The other two castles, Vorderhohenschwangau and Hinterhohenschwangau, sat higher up on a rugged hill crag overlooking not only Schwanstein Castle,  but also two nearby lakes (Alpsee and Schwansee), and the village. The two castles consisted of a hall, a keep, and a fortified tower house. Later, in the nineteenth century, only ruins remained of the twin medieval castles, but they served as a great lookout place known as Sylphenturm. It was on this spot that Ludwig built the new castle, Neuschwanstein.

Thank goodness for the trolleys and buses!  It would have been quite a hike where the new castle stands! We disembarked from the bus at the top of the hill. We still had to walk for quite a while following a winding path before we actually got to the castle site.IMG_0365 The walk to the castle afforded some beautiful views of both the castle and the surrounding countryside splayed out below us in the valleys.




IMG_0379We came to a turn-off path, which leads to “Marienbrucke” (Mary’s Bridge).  This was a wooden bridge above the waterfalls that Ludwig rebuilt using iron. The line to go on the deck of the bridge was quite long, and it seemed like it took forever to actually get a turn standing on the bridge. I really wanted to get on the deck of the bridge, however, so I waited and finally got my chance.  The girls opted to remain on the sidelines. I can’t say that I blame them. It was tedious.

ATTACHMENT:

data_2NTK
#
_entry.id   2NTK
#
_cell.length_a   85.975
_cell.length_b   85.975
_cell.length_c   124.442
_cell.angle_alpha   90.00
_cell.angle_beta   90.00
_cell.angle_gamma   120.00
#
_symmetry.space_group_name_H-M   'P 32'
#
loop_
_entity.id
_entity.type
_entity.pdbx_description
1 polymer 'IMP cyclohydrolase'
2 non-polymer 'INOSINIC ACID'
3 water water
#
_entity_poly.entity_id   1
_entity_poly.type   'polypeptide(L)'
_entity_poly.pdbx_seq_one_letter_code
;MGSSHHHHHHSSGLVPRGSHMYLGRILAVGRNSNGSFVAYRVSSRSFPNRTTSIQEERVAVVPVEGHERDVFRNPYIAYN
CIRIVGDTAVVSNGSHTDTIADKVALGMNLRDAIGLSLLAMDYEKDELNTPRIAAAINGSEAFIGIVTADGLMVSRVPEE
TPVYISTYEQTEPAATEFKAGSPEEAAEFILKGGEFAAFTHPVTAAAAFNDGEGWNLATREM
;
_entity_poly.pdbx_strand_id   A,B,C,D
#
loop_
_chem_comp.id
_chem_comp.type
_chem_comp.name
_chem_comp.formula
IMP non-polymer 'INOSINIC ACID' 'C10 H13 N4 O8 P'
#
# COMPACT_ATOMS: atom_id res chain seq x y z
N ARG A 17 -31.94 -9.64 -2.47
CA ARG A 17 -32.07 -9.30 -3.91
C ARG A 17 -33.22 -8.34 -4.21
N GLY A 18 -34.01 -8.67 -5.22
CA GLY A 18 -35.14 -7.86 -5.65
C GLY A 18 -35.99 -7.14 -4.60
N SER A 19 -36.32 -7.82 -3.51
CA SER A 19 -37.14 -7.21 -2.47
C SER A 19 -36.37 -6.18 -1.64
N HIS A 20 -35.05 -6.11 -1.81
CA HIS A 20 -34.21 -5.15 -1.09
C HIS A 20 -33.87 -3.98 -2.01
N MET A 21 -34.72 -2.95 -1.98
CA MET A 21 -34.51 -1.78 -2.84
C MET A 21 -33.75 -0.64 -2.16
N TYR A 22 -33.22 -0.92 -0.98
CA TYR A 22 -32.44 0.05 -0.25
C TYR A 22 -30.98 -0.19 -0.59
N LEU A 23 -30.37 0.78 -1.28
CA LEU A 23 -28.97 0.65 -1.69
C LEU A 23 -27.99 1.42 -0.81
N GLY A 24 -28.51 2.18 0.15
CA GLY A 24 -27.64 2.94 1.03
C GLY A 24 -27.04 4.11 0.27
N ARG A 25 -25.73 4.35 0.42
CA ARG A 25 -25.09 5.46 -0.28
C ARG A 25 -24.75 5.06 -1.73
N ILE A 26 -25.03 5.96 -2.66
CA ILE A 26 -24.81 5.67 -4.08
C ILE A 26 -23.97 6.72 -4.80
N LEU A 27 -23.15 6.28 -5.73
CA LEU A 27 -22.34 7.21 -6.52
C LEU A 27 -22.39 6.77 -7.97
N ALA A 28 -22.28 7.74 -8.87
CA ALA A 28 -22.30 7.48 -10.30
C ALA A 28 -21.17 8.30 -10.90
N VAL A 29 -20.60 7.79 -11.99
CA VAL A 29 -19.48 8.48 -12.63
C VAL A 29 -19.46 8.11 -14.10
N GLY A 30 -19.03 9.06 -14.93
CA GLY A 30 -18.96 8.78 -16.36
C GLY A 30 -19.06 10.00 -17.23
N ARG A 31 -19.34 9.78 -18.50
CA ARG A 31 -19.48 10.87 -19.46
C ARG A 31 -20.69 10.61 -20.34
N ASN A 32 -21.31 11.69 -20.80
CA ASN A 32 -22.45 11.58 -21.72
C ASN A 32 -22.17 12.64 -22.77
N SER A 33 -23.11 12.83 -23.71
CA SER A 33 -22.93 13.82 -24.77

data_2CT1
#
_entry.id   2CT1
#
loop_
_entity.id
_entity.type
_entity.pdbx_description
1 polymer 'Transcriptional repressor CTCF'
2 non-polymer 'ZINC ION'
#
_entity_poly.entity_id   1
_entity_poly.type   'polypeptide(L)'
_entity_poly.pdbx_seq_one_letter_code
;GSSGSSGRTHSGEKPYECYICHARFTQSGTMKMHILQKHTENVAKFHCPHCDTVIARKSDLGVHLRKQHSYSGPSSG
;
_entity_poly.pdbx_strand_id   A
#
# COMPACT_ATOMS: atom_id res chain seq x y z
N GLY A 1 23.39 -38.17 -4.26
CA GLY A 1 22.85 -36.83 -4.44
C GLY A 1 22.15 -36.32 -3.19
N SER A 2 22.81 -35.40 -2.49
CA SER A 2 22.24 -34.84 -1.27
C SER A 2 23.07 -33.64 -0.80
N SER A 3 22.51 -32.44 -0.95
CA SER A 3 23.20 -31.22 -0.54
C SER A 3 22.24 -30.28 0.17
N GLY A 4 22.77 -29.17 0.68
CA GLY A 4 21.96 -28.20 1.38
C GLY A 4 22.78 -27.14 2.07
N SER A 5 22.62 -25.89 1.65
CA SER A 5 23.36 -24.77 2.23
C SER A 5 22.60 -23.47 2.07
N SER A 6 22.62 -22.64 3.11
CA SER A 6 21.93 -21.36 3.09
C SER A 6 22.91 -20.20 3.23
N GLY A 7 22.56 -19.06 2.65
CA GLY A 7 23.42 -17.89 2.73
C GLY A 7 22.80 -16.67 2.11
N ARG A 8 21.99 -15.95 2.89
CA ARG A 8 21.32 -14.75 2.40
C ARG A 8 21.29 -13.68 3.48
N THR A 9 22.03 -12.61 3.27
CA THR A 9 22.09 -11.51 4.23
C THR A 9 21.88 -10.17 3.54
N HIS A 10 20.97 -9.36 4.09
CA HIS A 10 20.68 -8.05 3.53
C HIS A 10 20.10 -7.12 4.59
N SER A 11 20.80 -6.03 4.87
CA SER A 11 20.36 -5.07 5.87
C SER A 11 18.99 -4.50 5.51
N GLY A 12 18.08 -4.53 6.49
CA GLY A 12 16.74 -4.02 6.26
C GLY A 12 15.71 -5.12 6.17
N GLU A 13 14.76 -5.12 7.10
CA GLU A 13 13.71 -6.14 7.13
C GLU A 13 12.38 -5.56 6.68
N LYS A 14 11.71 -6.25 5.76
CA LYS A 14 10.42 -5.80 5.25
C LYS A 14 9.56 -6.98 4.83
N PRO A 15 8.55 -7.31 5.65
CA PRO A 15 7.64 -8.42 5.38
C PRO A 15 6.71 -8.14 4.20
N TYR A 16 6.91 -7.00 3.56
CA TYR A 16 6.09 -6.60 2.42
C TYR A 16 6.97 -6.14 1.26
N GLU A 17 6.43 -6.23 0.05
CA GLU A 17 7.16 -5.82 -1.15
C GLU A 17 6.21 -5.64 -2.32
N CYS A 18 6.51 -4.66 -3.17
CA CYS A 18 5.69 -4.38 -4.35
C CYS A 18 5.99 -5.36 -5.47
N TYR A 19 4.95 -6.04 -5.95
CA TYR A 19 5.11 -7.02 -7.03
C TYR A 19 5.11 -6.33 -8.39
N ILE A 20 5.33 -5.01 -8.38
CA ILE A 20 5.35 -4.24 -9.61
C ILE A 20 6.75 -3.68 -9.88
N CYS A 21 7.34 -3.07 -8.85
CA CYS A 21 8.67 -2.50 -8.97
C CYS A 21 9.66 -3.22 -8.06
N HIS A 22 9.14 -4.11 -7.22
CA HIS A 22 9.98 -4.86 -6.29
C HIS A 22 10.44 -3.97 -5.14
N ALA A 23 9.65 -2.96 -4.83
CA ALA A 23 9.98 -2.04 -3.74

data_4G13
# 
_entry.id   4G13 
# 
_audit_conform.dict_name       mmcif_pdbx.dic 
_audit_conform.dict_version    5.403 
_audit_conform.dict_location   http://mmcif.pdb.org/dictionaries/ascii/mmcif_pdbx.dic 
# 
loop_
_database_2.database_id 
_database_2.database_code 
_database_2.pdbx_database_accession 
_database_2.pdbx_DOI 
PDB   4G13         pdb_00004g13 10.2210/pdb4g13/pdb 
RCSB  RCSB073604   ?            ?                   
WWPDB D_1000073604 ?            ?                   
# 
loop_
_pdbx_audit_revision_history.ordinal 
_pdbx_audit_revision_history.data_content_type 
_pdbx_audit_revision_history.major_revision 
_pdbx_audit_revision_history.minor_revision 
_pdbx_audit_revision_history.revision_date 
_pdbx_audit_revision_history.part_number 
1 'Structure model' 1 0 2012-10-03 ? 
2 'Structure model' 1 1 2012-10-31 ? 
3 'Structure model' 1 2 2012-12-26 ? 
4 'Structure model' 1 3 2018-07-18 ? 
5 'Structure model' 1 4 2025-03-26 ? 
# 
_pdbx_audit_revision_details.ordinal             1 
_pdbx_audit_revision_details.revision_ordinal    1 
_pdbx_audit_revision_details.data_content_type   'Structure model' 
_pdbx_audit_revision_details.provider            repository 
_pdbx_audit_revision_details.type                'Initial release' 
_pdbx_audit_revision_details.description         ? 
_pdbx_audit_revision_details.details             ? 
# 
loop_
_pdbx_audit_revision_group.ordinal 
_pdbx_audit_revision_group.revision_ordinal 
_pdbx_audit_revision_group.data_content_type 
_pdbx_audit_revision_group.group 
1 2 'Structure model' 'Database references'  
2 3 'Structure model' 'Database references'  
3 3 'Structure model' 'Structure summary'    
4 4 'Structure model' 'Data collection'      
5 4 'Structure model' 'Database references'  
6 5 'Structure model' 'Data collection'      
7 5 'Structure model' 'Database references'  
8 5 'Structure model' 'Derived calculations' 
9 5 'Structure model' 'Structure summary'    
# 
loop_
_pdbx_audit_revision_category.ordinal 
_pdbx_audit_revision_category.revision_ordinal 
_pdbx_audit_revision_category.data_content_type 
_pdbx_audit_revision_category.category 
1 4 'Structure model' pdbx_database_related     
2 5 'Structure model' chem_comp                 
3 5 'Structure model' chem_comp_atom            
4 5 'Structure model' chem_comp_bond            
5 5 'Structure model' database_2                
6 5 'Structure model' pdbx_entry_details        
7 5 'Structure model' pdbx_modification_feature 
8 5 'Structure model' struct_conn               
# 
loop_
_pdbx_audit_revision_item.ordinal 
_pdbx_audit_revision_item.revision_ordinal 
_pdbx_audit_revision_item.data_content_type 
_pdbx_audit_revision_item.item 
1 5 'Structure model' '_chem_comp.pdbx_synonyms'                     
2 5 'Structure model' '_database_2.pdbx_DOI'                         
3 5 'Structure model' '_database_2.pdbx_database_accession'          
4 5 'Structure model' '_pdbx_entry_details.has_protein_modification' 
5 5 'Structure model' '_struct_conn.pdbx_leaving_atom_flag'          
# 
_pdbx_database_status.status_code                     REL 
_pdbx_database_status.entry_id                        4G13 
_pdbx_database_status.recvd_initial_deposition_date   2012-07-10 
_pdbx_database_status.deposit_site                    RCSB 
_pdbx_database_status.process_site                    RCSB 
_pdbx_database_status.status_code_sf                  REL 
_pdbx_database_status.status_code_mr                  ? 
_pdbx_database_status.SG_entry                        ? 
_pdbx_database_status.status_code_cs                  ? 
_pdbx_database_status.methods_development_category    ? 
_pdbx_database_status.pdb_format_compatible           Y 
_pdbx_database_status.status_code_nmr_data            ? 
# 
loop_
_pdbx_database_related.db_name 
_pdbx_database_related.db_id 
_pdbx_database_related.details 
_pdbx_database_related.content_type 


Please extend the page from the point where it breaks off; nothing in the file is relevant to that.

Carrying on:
We did have a little entertainment; however, while we waited because a musician who played a fascinating guitar-like instrument with a hand crank called a ‘hurdy-gurdy’ played a few tunes for us. He let some kids turn the crank too.IMG_0376

There were also interpretive signs to read, which provided all the construction details about the magnificent bridge ahead.

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Boy! What a view from so high up!


The bridge I was standing on as seen from the castle beyond. (below)


It took us a while to get to the castle sight, but it was quite impressive as we drew nearer and could see it up close and personal. 


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We entered the front gate and waited in the inner courtyard for our appointed slot. Guided tours were conducted in various languages. Each guided tour was given in a specific language and only has about 20 people in each group.

Der junge König Ludwig II - [Public domain], via Wikimedia CommonsNeuschwanstein Castle was built by King Ludwig II (left).  According to the castles’ website, “His castles are a living stone testimony of a misanthropic dreamer and idealist. It is a 19th-century Romanesque Revival Palace. The palace was built as a retreat and in honor of Richard Wagner, a German composer. The castle was intended to be his home. He died suddenly in 1886. It was open to the public shortly after his death. Since then, more than 61 million people have visited it. More than 1 1/2 million people visit each year, with as many as 6,000 per day in the summer.”